Wednesday, March 18, 2020

Beauty and Risk


Last week I took a photo of some primroses in a flower bed on the high street, and ran it through my Waterlogue app. This is what emerged. It's a little scary how easy it is to produce impressive "art" with modern technology!

Library madness continued yesterday -- a steady stream of customers. I seriously think I may be the one person in the entire school who has contact with the most other people. Parents come with their kids and see each other and wander around the building and collect belongings and those in music classes have to pick up instruments. But virtually everyone comes to the library, and winds up at my desk.

As I told one mother, it will be a freaking miracle if I don't contract this virus, based on my number of contacts alone. We were joking -- gallows humor -- but I do worry a little about it. I even took to wearing latex gloves yesterday, not only to protect me but to protect everyone from me. I mean, what if I'm one of these people who has it but isn't symptomatic? I could be Typhoid Mary sitting there.

Anyway, here are the numbers to back me up. Last Monday and Tuesday -- normal school days -- we logged 231 circulations, including 87 involving equipment (computer or phone chargers, calculators or headphones). But over the last two days, we logged 1,233 circulations -- more than five times as many as the previous week -- and they were all books, except for 32 board games.

(I'm unclear on whether "circulations," as logged by our library system, means just checkouts or both checkouts and check-ins, but never mind. We haven't checked in much this week at all.)

Obviously that doesn't mean I've dealt with 1,233 people, because one person often checks out a big stack of items. But still. I've certainly seen dozens of people, and probably more than 100.


Here's the original primrose photo, just for comparison's sake.

Anyway, I have one more day of library duty, and today I'm splitting my shift with a co-worker so I don't have to go in until 11:30 a.m.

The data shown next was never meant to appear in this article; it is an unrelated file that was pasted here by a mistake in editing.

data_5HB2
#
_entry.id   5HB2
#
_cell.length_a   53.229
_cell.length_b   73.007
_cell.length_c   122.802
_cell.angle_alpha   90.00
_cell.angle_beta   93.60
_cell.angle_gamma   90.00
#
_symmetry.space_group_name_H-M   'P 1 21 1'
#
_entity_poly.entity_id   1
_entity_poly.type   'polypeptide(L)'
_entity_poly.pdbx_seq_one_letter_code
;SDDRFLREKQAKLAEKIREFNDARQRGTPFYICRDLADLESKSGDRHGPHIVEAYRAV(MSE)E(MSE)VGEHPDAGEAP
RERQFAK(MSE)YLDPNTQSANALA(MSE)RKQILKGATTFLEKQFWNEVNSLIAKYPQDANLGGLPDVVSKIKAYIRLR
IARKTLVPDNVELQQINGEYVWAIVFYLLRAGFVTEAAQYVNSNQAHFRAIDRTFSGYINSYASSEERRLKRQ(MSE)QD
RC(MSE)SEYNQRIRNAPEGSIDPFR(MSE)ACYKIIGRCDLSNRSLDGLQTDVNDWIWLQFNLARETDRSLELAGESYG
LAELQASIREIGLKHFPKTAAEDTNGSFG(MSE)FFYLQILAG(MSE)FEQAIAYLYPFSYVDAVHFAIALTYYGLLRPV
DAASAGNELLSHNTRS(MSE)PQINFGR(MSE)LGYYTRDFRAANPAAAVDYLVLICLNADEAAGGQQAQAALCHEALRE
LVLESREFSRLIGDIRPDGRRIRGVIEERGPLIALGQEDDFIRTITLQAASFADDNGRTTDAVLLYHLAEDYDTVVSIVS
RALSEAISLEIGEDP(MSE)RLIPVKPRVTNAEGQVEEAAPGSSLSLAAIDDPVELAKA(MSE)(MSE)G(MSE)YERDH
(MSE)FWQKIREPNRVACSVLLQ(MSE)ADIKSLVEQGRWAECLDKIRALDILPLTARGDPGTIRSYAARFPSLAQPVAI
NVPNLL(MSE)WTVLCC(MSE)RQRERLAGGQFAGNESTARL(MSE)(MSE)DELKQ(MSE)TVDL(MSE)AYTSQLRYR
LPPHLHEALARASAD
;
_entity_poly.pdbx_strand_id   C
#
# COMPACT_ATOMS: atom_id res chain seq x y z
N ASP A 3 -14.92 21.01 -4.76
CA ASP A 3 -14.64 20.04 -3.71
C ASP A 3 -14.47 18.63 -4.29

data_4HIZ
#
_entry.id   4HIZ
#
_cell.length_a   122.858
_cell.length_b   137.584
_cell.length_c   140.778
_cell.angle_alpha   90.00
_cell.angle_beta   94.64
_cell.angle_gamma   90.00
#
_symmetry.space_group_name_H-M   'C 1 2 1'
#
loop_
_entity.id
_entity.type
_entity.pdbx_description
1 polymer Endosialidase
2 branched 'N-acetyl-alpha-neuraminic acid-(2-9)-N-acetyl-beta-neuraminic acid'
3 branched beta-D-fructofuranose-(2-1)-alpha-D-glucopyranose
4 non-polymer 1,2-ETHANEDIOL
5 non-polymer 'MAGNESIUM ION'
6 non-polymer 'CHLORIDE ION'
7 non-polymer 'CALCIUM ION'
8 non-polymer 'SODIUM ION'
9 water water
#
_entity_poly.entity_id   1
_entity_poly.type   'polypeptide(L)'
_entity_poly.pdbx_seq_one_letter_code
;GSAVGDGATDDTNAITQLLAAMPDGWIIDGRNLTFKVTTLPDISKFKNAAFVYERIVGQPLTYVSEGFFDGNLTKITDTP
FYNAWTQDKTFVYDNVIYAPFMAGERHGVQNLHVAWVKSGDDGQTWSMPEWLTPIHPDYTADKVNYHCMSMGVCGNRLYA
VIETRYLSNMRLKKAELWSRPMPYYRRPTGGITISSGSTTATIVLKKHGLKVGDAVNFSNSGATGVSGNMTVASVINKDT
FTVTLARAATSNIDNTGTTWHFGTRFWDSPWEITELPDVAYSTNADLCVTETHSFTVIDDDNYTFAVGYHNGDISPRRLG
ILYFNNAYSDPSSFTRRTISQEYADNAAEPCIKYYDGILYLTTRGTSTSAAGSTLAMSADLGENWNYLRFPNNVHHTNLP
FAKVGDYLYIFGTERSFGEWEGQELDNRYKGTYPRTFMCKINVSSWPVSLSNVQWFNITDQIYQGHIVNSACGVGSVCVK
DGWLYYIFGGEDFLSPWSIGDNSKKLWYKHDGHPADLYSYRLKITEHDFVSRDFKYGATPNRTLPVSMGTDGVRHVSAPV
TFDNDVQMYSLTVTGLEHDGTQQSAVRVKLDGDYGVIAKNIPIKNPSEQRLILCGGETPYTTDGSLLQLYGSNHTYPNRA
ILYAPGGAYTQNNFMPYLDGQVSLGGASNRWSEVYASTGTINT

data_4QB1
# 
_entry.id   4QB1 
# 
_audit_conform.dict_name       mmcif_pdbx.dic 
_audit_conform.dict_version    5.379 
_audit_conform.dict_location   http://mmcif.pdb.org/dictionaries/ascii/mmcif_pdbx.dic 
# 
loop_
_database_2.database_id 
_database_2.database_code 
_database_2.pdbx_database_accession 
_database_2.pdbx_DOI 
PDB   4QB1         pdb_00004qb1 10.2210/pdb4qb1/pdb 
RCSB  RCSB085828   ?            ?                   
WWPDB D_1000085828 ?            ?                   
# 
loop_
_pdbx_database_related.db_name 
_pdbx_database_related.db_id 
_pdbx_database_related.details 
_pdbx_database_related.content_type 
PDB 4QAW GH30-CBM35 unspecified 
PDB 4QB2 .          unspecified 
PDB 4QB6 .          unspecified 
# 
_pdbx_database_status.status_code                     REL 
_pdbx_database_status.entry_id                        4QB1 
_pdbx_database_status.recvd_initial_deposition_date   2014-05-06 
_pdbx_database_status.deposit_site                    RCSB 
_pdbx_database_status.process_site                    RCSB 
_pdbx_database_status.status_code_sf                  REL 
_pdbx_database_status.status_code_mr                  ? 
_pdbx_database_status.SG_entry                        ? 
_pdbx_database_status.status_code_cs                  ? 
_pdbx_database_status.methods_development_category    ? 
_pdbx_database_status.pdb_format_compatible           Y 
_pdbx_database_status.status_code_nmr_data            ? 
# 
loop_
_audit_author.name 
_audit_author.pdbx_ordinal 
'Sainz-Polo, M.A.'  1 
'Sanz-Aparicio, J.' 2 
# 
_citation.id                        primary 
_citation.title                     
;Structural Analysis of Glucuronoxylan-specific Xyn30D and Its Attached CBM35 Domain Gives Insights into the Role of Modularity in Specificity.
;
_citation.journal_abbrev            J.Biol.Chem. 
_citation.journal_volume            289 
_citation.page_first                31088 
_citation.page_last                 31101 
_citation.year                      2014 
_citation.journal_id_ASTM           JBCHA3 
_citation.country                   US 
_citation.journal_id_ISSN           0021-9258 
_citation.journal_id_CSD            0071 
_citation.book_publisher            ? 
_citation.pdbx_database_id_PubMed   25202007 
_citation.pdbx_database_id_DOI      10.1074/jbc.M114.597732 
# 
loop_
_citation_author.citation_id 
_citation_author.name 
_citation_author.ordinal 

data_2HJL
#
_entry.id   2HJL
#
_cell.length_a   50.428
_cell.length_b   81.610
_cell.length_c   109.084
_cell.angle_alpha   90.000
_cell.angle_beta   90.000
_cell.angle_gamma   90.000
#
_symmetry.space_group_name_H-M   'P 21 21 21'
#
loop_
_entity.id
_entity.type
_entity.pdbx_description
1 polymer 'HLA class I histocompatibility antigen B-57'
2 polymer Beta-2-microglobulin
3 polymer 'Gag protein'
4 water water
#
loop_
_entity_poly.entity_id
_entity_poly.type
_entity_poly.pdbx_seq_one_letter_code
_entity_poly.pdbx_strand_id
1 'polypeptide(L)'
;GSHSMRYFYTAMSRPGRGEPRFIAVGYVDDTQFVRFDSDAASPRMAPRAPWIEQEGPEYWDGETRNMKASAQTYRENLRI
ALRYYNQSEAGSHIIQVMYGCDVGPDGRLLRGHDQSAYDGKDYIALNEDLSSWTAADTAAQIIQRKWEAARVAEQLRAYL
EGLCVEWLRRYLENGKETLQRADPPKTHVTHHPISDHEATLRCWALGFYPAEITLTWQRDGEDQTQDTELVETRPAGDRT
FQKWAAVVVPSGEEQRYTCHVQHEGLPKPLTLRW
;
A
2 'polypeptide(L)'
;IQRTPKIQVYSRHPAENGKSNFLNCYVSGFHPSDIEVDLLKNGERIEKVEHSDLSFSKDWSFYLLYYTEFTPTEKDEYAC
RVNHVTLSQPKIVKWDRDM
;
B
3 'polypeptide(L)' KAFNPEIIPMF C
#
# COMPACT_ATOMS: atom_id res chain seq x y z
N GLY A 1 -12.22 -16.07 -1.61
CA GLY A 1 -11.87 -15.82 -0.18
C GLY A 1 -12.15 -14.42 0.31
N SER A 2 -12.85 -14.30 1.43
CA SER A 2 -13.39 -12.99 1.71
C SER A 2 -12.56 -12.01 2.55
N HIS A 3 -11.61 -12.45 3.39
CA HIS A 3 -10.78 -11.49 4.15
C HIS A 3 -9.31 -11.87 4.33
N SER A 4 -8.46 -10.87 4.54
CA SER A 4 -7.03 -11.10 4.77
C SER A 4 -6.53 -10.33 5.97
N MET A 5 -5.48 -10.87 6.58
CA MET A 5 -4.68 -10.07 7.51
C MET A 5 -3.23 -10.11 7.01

The world has always been full of risk, though. I came across this little item online yesterday evening, a list of the things that killed people in London back in 1721:


Apparently these "bills of mortality" were published regularly in newspapers nationwide. They began as a way to keep track of plague deaths, and then continued in this form in subsequent years. They focused solely on Church of England burials in London, so they're not a comprehensive snapshot of the country as a whole, but they're still interesting. Look at all those bizarre maladies!

Here is a fascinating blog post from the University of Nottingham that explains some of the terminology. I doubt dying from "Rising of the Lights" was as nice as it sounds.

17 comments:

gz said...

Give me the real photo anyday!!

crafty cat corner said...

Spare a thought for my youngest son who is a theatre sister in a hospital. They have just had a talk and been fitted with the masks that they 'may' need. He's not a happy bunny because it means he may be pulled away from his hospital to go to the larger one and work on people on respirators. He is in the front line to catch this thing but can't stop work, likewise paramedics etc.
The flowers are beautiful, if you had said you had painted them I would have believed you, thus, don't believe everything you see and read these days.lol
Keep safe
Briony
x

Yorkshire Pudding said...

I see that one human died of "Evil". Fortunately I have been inoculated against evil which lurks round every corner with his sidekick - COVID 19. It was nice to find you referring to computer chargers once again. You had not mentioned them in quite a while and I was missing them.

Edna B said...

Your photo is beautiful, but your "watercolor" is gorgeous. I was surprised to see that the most deaths were from convulsions. Very interesting. Take care, maybe you need a mask? You don't want to catch anything. You have a safe, wonderful day, hugs, Edna B.

Ms. Moon said...

I believe "lights" were lungs.
A lot of people died due to "teeth." How very strange.
I'm so glad that soon you won't have to be dealing with so many people. That scares me for you, Steve.

robin andrea said...

Both photos are beautiful, the original and the watercolor.
You really are dealing with a lot of people, a scary thing to be doing right now. I think a mask is a good idea. Please take care there and stay well and healthy.

Colette said...

I look forward to reading the terminology explanations and learning a thing or two. So often, in reading, I come across old terms for illnesses and have no idea what they are.

Moving with Mitchell said...